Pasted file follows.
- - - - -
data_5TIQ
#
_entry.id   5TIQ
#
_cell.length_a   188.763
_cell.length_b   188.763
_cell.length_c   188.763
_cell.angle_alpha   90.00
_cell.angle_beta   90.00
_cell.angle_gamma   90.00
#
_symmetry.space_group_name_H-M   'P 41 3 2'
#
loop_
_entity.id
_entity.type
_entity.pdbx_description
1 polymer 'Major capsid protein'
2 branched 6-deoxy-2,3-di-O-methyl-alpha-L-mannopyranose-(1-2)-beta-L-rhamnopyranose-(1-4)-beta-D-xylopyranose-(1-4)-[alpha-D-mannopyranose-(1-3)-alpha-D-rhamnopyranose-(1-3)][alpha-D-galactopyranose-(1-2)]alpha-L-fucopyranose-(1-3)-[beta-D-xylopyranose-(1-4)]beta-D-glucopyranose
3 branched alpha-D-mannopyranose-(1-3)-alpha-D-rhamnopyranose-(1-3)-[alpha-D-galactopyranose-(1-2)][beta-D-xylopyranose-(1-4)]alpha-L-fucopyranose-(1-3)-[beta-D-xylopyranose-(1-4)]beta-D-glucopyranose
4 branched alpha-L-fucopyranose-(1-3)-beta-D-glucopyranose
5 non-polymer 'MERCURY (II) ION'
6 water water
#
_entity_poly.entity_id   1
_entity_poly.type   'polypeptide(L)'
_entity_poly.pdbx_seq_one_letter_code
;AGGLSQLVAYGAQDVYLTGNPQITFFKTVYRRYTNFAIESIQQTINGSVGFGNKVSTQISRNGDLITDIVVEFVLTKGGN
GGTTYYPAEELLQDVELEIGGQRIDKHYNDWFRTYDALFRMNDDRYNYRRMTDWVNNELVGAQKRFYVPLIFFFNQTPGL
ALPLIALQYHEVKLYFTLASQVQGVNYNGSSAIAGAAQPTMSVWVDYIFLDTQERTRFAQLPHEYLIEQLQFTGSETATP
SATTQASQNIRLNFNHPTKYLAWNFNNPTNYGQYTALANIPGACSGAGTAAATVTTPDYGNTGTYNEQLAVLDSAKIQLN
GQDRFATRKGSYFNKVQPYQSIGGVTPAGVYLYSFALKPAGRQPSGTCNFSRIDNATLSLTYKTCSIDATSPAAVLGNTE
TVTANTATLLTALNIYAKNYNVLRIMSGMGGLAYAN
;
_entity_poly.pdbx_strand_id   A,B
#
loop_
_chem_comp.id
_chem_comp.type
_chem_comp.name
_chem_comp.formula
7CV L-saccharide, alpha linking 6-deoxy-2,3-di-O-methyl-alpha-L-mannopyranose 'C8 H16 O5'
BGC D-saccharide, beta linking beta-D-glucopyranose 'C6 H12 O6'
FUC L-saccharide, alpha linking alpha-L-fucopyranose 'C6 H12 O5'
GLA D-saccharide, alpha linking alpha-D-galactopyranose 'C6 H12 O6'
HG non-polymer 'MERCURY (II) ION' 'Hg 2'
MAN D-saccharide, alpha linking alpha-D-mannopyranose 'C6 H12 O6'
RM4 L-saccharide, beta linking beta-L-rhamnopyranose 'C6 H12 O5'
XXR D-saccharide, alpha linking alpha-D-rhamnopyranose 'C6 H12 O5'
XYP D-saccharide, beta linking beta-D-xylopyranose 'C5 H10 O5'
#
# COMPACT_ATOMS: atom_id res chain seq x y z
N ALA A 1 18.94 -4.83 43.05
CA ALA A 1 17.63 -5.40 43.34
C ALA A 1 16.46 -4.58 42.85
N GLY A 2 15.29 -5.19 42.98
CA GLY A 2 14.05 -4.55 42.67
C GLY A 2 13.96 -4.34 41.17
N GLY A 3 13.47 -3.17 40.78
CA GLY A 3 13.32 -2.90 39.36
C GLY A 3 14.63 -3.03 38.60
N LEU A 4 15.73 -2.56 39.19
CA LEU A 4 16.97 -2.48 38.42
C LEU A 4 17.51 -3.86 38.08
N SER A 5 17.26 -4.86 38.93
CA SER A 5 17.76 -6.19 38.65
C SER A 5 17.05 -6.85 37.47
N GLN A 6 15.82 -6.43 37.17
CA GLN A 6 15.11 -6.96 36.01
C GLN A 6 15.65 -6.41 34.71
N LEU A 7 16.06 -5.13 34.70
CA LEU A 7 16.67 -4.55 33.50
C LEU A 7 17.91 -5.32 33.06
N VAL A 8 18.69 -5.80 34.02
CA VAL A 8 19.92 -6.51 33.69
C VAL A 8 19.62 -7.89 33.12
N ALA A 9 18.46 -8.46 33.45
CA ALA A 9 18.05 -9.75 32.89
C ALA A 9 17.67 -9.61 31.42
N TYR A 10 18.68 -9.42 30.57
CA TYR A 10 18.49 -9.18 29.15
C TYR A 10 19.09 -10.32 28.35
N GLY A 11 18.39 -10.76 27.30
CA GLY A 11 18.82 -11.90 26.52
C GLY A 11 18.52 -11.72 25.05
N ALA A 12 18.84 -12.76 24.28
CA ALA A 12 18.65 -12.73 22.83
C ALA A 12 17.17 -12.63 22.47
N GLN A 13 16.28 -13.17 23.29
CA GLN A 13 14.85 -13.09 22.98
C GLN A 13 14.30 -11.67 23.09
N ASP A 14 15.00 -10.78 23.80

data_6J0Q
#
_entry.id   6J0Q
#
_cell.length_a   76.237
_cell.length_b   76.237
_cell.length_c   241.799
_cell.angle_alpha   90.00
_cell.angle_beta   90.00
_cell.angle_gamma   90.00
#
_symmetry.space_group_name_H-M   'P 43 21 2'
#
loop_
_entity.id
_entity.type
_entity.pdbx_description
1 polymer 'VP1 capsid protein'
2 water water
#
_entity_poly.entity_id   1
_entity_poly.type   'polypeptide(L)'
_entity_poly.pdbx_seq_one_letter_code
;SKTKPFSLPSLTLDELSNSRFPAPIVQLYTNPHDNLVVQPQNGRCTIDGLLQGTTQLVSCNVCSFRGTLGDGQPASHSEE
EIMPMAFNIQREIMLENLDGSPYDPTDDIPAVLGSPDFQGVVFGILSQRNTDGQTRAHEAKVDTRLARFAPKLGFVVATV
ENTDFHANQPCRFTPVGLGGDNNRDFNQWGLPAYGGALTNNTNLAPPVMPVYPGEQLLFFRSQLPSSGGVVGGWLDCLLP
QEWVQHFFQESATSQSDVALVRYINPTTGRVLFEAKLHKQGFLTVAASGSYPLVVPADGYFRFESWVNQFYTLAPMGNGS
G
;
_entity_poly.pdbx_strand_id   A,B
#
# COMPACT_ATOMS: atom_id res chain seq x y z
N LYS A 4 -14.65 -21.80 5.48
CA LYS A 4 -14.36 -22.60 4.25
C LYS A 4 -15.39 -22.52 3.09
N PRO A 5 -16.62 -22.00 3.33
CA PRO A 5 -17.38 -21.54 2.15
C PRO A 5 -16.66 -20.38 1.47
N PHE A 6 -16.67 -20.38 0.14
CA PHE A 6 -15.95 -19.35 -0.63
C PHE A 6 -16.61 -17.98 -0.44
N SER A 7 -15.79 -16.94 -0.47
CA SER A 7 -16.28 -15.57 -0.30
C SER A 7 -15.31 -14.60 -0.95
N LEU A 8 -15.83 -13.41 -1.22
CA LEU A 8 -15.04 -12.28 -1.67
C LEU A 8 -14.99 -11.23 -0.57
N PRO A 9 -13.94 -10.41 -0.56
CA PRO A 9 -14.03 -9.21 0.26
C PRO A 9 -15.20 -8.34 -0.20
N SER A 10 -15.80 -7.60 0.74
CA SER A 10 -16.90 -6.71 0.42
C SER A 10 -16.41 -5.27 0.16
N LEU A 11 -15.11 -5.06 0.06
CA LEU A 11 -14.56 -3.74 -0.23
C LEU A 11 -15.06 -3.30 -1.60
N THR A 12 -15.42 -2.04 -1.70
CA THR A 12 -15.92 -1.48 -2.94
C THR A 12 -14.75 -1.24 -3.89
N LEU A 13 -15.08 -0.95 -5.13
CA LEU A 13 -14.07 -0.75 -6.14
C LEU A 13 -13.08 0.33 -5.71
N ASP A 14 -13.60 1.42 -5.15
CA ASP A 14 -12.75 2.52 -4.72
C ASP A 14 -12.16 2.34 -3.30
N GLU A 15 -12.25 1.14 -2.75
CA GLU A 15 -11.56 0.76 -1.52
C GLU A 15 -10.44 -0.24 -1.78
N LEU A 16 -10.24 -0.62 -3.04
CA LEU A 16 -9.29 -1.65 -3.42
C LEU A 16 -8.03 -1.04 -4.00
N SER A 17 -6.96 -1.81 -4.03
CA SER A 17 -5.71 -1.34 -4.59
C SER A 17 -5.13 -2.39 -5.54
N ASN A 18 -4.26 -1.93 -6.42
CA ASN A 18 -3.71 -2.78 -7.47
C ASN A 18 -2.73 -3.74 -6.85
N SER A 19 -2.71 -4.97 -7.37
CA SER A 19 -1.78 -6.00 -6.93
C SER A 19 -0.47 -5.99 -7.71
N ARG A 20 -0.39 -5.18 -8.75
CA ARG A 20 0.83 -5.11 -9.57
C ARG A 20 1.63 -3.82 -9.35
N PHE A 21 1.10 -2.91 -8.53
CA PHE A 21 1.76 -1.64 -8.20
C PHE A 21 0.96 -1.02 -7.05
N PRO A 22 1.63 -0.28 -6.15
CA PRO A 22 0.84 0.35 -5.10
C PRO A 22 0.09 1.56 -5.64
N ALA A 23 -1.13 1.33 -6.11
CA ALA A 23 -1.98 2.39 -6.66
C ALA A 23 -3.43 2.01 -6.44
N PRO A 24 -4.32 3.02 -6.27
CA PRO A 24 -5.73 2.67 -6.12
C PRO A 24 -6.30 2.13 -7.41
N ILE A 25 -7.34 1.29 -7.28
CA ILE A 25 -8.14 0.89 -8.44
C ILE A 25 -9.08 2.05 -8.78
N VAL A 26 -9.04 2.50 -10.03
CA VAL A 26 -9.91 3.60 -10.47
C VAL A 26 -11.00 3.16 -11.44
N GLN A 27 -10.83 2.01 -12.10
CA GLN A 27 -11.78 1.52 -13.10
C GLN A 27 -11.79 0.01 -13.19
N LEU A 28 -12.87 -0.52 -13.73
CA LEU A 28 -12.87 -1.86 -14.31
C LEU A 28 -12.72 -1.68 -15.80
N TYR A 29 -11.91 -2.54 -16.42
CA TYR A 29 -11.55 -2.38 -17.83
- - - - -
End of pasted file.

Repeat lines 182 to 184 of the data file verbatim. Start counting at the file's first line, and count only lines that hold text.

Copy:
N ALA A 23 -1.13 1.33 -6.11
CA ALA A 23 -1.98 2.39 -6.66
C ALA A 23 -3.43 2.01 -6.44